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See detailImproved Parkinson’s disease classification from diffusion MRI data by Fisher vector descriptors
Salamanca Mino, Luis UL; Vlassis, Nikos UL; Diederich, Nico UL et al

in Improved Parkinson’s disease classification from diffusion MRI data by Fisher vector descriptors (2015, October)

Due to the complex clinical picture of Parkinson’s disease (PD), the reliable diagnosis of patients is still challenging. A promising approach is the structural characterization of brain areas affected in ... [more ▼]

Due to the complex clinical picture of Parkinson’s disease (PD), the reliable diagnosis of patients is still challenging. A promising approach is the structural characterization of brain areas affected in PD by diffusion magnetic resonance imaging (dMRI). Standard classification methods depend on an accurate non-linear alignment of all images to a common reference template, and are challenged by the resulting huge dimensionality of the extracted feature space. Here, we propose a novel diagnosis pipeline based on the Fisher vector algorithm. This technique allows for a precise encoding into a high-level descriptor of standard diffusion measures like the fractional anisotropy and the mean diffusivity, extracted from the regions of interest (ROIs) typically involved in PD. The obtained low dimensional, fixed-length descriptors are independent of the image alignment and boost the linear separability of the problem in the description space, leading to more efficient and accurate diagnosis. In a test cohort of 50 PD patients and 50 controls, the implemented methodology outperforms previous methods when using a logistic linear regressor for classification of each ROI independently, which are subsequently combined into a single classification decision. [less ▲]

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See detailCritical transitions in chronic disease: transferring concepts from ecology to systems medicine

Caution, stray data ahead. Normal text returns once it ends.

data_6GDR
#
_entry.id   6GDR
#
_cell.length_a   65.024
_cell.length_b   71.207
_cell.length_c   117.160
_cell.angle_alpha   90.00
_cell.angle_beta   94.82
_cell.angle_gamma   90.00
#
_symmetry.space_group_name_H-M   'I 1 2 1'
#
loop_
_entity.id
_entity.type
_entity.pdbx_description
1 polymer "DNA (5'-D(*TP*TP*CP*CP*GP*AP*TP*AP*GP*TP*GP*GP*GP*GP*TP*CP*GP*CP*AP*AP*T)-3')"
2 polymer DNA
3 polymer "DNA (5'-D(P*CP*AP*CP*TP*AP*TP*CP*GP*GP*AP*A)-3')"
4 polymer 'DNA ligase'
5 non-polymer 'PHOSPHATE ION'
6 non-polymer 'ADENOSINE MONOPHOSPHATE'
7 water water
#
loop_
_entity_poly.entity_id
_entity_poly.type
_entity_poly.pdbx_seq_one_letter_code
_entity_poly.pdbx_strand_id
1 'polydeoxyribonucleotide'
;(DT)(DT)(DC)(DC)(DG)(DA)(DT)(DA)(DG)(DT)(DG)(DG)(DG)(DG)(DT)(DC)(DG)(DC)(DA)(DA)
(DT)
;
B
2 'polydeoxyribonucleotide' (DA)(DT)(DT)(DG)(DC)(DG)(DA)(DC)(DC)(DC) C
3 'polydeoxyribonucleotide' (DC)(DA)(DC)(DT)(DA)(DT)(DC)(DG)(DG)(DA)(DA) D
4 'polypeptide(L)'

Trefois, Christophe UL; Antony, Paul UL; Goncalves, Jorge UL et al

in Current Opinion in Biotechnology (2015), 34

Ecosystems and biological systems are known to be inherently complex and to exhibit nonlinear dynamics. Diseases such as microbiome dysregulation or depression can be seen as complex systems as well and ... [more ▼]

Ecosystems and biological systems are known to be inherently complex and to exhibit nonlinear dynamics. Diseases such as microbiome dysregulation or depression can be seen as complex systems as well and were shown to exhibit patterns of nonlinearity in their response to perturbations. These nonlinearities can be revealed by a sudden shift in system states, for instance from health to disease. The identification and characterization of early warning signals which could predict upcoming critical transitions is of primordial interest as prevention of disease onset is a major aim in health care. In this review, we focus on recent evidence for critical transitions in diseases and discuss the potential of such studies for therapeutic applications. [less ▲]

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See detailStemness of the hybrid Epithelial/Mesenchymal State in Breast Cancer and Its Association with Poor Survival.
Grosse-Wilde, Anne; Fouquier d'Hérouël, Aymeric UL; McIntosh, Ellie et al

in PLoS ONE (2015), 10(5), 0126522

Breast cancer stem cells (CSCs) are thought to drive recurrence and metastasis. Their identity has been linked to the epithelial to mesenchymal transition (EMT) but remains highly controversial since ... [more ▼]